A Progressive Farmer for his day
Riley Sparks was a citizen of Franklin County for a great many years. Born October 22, 1811, in Spartanburg District, South Carolina and died at his home near Frankfort, Alabama, December 29, 1892. Mr. Sparks was a son of Wm. Sparks, who came to Franklin County from Spartanburg District, South Carolina in the year 1820, arriving in Russellville on December 20th. He and his family located west of Russellville toward Frankfort.
William Sparks, father of Riley Sparks, was a planter and a workman. Our father and mother now have a cook table which is said to have been made by him. He is said to have possessed a passionate temper, but so far as we know, he was a good, law-abiding citizen. His brother, Enoch Sparks, who was also a pioneer settler of Franklin County, was a soldier in the War of 1812 and according to Jimmie Roe Sparks, his grandson was in the great battle of New Orleans.
Riley Sparks, subject of this sketch, owned a large tract of land in the Tollison Creek section and was a progressive farmer for his day. He was noted for his economical manner of living. The late Senator W. I. Bullock, who wrote Mr. Sparks’ obituary, said that some thought him parsimonious, but stated that he was not. He was a life-long Democrat, voting first for Jackson in 1832 and last (Presidential) for Grover Cleveland in 1892. In religion he was affiliated with the Presbyterians.
Mr. Sparks was twice married. His first wife was Miss Nancy Benson, daughter of John Benson, a pioneer settler on Tollison’s Creek. Several children were born to the first marriage. His second wife was Miss Nancy Malone, daughter of James and Polly (Cook) Malone, who also resided on Tollison’s Creek. No children were born to the second marriage.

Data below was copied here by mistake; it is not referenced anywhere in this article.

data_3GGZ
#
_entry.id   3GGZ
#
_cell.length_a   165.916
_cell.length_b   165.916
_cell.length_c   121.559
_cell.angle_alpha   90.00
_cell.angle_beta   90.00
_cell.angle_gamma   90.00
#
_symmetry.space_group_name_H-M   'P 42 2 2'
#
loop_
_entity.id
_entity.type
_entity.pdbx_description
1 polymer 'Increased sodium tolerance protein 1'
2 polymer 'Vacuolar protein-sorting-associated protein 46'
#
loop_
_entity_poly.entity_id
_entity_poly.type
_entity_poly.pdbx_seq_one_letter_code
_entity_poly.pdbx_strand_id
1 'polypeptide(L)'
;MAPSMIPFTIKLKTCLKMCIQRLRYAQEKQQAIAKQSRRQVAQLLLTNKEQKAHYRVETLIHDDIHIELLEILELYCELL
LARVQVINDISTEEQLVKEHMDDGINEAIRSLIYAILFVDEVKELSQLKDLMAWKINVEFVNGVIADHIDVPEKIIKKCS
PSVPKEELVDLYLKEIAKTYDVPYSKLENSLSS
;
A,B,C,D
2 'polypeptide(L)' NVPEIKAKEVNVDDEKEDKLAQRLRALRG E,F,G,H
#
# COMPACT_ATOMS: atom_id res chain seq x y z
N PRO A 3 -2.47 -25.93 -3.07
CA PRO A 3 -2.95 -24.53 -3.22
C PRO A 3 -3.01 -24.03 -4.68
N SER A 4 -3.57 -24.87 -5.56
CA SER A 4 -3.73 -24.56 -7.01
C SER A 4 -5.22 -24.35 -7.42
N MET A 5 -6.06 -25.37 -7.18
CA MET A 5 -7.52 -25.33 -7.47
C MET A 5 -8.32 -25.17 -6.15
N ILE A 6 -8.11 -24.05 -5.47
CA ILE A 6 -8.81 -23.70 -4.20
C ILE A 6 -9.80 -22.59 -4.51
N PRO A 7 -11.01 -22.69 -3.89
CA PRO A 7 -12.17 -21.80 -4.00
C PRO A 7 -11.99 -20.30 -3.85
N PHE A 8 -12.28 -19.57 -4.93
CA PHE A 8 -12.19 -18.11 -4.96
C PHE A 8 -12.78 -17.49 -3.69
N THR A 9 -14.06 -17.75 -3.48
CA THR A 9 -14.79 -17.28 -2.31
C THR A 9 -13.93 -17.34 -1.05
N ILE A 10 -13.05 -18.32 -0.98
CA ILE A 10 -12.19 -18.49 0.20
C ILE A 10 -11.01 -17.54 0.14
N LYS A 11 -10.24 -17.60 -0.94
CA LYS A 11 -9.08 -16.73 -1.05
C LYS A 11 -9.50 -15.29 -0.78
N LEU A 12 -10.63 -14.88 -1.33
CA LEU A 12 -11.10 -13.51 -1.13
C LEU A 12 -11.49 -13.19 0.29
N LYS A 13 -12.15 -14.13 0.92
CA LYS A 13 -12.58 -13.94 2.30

Among the children of the first marriage were: (1) William, a farmer of Franklin County. (2) Christopher C. (“Kit”), who was a tax assessor of Franklin County three terms. (3) Mrs. Carroll McRight. (4) Mrs. Thomas Malone. (5) Jennie. (6) Frank. (7) Lemuel, and one or two sons who died in the Civil War.
Lemuel Sparks resides at Red Bay, Alabama and is the only surviving member. He formerly lived on Lost Creek, Franklin County, and was a successful farmer. He is one of Franklin’s highly respected citizens.
Riley Sparks and his two wives are buried in the Sparks Cemetery between Duncan and Tollison’s Creeks. A host of descendants live in Franklin County, many who are quite prominent.
Source: Source: James, R. L. Distinguished Men, Women and Families of Franklin County, Alabama. Russellville, Ala., Private Publication, 1928. 111 p.